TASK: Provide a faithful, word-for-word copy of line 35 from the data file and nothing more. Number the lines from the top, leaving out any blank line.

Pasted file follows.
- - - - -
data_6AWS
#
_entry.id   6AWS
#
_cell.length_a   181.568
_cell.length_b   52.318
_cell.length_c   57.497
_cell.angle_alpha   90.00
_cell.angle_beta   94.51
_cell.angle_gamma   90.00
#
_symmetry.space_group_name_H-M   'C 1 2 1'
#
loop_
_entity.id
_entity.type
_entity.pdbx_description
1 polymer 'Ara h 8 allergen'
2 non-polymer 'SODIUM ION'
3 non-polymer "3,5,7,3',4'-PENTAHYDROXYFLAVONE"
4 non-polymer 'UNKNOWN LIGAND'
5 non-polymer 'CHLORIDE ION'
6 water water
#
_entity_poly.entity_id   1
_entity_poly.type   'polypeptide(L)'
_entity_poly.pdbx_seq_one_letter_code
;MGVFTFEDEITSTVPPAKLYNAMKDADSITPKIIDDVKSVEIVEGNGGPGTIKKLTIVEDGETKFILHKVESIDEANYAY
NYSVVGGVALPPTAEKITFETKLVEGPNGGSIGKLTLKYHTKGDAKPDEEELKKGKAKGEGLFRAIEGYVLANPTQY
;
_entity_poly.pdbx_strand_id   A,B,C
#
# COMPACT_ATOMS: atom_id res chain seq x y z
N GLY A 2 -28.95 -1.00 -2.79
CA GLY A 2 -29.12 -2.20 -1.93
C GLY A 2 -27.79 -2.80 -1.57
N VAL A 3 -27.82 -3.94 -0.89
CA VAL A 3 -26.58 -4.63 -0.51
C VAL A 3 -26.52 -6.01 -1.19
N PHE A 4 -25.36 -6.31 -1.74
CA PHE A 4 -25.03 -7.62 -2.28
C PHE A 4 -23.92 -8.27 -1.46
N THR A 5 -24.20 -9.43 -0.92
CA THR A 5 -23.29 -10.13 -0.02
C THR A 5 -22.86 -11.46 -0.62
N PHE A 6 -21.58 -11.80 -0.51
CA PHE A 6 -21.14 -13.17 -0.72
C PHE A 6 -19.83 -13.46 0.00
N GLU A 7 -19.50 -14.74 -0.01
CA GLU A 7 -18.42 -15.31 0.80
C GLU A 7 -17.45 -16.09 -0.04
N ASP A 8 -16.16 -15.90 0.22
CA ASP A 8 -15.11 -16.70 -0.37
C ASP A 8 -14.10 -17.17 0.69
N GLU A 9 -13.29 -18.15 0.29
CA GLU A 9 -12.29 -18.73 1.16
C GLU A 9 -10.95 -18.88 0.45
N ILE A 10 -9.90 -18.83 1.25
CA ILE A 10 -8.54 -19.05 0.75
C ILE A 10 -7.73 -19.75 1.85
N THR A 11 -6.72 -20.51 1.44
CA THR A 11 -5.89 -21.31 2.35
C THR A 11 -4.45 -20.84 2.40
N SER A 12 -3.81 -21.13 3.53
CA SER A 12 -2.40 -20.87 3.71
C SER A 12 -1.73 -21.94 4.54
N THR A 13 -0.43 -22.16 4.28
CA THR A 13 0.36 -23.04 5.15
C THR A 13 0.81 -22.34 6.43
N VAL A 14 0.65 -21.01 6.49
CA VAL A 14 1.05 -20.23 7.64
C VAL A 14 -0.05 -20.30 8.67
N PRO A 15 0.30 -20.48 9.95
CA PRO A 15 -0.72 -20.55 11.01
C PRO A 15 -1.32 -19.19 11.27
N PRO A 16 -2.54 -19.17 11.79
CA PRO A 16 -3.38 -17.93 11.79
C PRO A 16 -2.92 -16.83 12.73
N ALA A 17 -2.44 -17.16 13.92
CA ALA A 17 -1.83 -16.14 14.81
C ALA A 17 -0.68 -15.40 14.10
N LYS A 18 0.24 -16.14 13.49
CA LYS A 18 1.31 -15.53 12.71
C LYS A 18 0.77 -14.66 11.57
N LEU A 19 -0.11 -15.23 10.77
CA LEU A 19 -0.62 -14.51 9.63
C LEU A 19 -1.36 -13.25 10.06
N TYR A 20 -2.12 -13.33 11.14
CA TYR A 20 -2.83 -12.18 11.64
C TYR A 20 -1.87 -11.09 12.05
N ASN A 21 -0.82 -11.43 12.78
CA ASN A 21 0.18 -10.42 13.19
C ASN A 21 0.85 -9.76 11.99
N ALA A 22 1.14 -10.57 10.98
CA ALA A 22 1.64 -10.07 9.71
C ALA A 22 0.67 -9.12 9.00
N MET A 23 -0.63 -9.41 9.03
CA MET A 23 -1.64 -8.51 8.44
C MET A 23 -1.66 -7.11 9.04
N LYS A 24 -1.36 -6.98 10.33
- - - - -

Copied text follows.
CA GLY A 2 -29.12 -2.20 -1.93